U.S. Army Sgt. 1st Class Jose Maldonado, noncommissioned officer in charge, Medical Maintenance, Tripler Army Medical Center, traveled to Mongolia recently as part of a Nursing and Medical Logistics Subject Matter Expert Exchange (SMEE) between the militaries of the United States and Mongolia.
He said he expected interaction with other logistics service members, but what he didn’t expect was to be reunited with a former student.
Senior Sgt. Javkhlan “Jay” Purevdorj, a member of the Mongolia Armed Forces (MAF), was Maldonado’s student when Jay attended the Department of Defense Biomedical Equipment Maintenance Technician School in 2012 in San Antonio, Texas.
“It’s a full circle. You teach them and you explain to them the importance of their job…his education and his level for fixing equipment has grown so much,” said Maldonado, who served as an instructor for the SMEE.
The two reunited, unexpectedly, during the SMEE, which took place June 5 to 9 at the Military Medical Center of Mongolia in Ulaanbaatar, Mongolia. The medical logistics portion of the SMEE focused on biomedical equipment management.
It was presented for biomedical equipment engineers, technicians, administrative staff and equipment operators, and it included courses on biomedical equipment management, preventive maintenance and operator maintenance.
“You could really see how interested they were in learning,” said Leading Sgt. Bayasgalan Olonbayar, Military Medical Center of Mongolia, about the biomedical equipment technicians (BMETs) who participated in the course. “This course was very effective; I hope we continue to improve in this area.”
A hands-on exchange approach using various pieces of test measurement and diagnostic equipment allowed for a more realistic training environment.
“That existing relationship between the BMETs relaxed the atmosphere in the shop and enabled a group of technicians with a wide spectrum of capabilities to overcome language barriers and dig into the training agenda,” said U.S. Army Lt. Col. Elizabeth Gum, chief of Logistics, Tripler Army Medical Center, who was part of the U.S. team.
While the BMETs learned hands-on skills and technical capabilities, Gum said she also hoped they enhanced their level of confidence as advisors in their facilities.
“I want them to be the experts in their hospital that BMETs are in ours. I want them to be the trusted agents of the command and clinical staff,” she said. “They’re so much more than technicians. They are a part of the bigger strategic operations for the organization.”
After all, Gum said, patient care begins with logistics. Even a technician needs to understand how a piece of equipment impacts the health and safety of a patient.
“We explained the importance of anatomy and physiology of the body, and we explained that if settings are incorrect on a piece of equipment, it can harm a patient,” Maldonado said.
Understanding the importance of patient safety is one of the key takeaways the medical logistics team wanted to convey to the MAF BMETs and biomedical engineers.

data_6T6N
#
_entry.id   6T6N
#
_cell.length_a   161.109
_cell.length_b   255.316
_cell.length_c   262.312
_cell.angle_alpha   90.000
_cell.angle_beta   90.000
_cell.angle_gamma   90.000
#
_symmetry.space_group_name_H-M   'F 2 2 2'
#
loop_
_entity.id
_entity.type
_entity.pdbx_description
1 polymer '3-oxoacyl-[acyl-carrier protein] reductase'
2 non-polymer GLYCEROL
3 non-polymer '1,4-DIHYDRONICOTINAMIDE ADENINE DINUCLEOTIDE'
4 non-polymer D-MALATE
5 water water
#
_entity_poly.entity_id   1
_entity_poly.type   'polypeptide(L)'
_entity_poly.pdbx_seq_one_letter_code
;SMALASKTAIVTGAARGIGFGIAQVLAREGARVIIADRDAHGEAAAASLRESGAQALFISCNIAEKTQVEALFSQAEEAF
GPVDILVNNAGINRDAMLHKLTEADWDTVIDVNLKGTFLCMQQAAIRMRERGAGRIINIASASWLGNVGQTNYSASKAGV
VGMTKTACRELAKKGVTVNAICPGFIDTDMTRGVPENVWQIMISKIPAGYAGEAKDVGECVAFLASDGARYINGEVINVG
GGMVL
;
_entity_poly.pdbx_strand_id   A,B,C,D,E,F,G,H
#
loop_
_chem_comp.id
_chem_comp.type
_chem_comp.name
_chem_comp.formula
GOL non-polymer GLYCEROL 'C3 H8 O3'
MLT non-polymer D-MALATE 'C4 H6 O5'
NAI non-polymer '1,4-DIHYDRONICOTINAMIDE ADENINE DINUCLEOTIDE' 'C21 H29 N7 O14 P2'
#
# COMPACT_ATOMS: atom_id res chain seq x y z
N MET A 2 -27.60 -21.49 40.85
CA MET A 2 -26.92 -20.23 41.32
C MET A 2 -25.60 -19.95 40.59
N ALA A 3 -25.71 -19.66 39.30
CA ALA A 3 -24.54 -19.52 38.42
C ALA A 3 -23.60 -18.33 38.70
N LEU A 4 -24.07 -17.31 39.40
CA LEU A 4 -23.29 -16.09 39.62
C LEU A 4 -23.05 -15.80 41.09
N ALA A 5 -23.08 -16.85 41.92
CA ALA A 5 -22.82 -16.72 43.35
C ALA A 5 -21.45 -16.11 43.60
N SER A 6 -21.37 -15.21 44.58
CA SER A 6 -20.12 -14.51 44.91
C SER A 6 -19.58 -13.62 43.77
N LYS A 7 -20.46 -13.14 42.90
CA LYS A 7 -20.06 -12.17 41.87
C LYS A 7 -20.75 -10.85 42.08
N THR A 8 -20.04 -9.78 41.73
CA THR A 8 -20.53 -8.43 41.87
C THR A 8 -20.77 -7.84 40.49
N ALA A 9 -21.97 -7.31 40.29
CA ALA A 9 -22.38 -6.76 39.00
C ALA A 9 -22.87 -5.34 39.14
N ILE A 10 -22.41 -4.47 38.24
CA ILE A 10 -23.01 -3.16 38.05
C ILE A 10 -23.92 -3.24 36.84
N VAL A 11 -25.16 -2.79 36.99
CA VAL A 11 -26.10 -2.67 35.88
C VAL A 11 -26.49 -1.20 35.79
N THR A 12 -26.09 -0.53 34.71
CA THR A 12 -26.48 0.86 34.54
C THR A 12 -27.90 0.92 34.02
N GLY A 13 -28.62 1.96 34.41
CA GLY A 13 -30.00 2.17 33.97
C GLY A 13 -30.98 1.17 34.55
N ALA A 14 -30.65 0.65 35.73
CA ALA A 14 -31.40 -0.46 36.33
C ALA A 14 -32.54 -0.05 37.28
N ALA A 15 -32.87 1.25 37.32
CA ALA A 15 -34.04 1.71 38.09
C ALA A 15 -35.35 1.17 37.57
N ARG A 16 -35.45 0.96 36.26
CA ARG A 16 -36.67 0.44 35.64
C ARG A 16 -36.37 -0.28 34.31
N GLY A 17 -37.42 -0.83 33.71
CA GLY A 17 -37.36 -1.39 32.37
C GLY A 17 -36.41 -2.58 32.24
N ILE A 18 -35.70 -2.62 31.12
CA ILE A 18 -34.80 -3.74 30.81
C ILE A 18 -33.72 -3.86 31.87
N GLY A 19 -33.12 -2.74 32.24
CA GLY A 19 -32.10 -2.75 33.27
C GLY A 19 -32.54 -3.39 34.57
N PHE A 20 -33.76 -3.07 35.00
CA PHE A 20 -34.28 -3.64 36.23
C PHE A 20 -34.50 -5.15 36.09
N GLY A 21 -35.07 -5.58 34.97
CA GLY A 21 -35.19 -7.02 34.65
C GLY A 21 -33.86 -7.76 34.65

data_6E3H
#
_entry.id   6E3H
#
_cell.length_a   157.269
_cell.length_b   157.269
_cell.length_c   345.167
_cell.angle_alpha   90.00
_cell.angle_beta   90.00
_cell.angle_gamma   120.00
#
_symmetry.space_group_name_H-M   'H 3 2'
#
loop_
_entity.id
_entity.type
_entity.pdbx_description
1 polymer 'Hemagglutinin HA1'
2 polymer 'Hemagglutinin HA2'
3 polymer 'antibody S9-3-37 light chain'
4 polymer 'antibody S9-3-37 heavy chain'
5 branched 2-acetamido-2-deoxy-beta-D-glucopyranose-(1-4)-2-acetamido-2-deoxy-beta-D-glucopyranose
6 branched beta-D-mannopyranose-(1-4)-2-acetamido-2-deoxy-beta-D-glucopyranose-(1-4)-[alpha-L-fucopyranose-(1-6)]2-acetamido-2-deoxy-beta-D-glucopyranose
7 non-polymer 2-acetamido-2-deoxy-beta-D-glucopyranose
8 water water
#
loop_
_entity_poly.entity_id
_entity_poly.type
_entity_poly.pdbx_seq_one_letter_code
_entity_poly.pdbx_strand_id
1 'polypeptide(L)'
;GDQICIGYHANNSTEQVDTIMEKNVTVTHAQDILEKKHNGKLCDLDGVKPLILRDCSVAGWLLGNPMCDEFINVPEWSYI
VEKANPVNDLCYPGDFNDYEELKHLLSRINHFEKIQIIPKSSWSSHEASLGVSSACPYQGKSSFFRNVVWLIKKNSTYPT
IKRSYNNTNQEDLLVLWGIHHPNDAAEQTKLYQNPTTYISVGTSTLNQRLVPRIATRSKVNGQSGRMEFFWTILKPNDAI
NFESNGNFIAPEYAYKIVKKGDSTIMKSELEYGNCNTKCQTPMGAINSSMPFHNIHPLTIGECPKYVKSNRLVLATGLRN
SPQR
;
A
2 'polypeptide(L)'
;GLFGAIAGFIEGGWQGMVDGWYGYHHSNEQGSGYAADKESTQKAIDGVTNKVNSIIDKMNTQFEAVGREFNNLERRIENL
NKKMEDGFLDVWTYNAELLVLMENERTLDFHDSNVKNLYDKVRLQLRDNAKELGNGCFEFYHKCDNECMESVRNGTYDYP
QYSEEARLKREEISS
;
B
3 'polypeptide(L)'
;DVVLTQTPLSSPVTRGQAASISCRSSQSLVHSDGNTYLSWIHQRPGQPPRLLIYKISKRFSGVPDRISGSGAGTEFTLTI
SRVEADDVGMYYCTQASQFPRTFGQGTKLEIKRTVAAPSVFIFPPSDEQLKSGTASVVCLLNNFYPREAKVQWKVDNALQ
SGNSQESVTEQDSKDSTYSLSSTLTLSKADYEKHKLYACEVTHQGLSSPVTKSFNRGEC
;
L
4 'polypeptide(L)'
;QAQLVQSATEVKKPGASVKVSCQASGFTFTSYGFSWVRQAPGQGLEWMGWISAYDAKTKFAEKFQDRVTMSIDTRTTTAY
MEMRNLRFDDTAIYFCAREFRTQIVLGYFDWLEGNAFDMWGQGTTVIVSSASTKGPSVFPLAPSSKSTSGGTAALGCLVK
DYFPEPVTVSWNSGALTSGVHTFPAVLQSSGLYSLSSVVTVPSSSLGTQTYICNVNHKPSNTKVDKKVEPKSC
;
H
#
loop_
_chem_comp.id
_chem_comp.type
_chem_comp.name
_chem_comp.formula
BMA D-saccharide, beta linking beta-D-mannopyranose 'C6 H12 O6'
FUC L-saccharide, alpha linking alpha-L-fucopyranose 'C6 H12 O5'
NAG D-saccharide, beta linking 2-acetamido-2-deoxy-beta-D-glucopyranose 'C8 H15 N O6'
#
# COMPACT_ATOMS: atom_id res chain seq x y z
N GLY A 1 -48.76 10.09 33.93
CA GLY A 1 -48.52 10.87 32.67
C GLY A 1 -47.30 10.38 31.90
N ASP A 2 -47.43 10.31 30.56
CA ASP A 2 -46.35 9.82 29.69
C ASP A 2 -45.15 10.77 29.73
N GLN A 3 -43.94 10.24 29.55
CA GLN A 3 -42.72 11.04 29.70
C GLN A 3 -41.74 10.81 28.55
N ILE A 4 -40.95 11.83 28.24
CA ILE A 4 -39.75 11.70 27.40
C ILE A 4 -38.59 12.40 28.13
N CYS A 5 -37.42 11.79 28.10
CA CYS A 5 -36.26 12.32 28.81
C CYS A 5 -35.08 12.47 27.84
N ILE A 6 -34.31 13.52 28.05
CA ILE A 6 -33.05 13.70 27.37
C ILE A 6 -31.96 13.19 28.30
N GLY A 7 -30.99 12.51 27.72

“That’s why we have all these analyzers we’re showing them. That’s why we’re teaching the operators – the end user – how to properly use and maintain equipment, because it all comes down to patient safety,” he said.
As part of the exchange, members of the medical logistics team from the U.S. Army learned about the equipment currently in use at the MAF.
“In some ways, they are limited, but they are really resourceful, and they figure things out,” Maldonado said.
Gum added that the exchange gives U.S. service members a broader perspective of other facilities and the strengths and weakness of their systems.
“All of the (U.S.) BMETs here have deployed, so they’ve seen different degrees of technology at medical facilities. They’ve seen a tent with aid bags all the way to fully capable hardstand buildings. This is just another exposure for the degree of technology,” Gum said.
Other members and instructors of the medical logistics team representing the U.S. included U.S. Army Chief Warrant Officer 3 Ramon Pagan, Chief, Equipment Management Branch, Tripler Army Medical Center; and U.S. Air Force Senior Master Sgt. John Whitley, superintendent, Medical Logistics, Joint Base Elmendorf-Richardson, and Air Force Pacific BMET manager.
The U.S. and Mongolia Nursing and Medical Logistics SMEE has taken place since 2010. It is one example of U.S. and Mongolian military cooperation. This year, 2017, represents the 30th anniversary of diplomatic relations between the two counties.
It is this form of medical diplomacy that drives positive change in an increasingly global atmosphere. Medical diplomacy through global health engagements such as the SMEE support the Chief of Staff of the Army’s top priority: Readiness. This mission is accomplished while working jointly with partners in Regional Health Command-Pacific, U.S Army Pacific (USARPAC) and Pacific Command (PACOM).
© 2018, TechNation Magazine. Site designed by MD Publishing, Inc.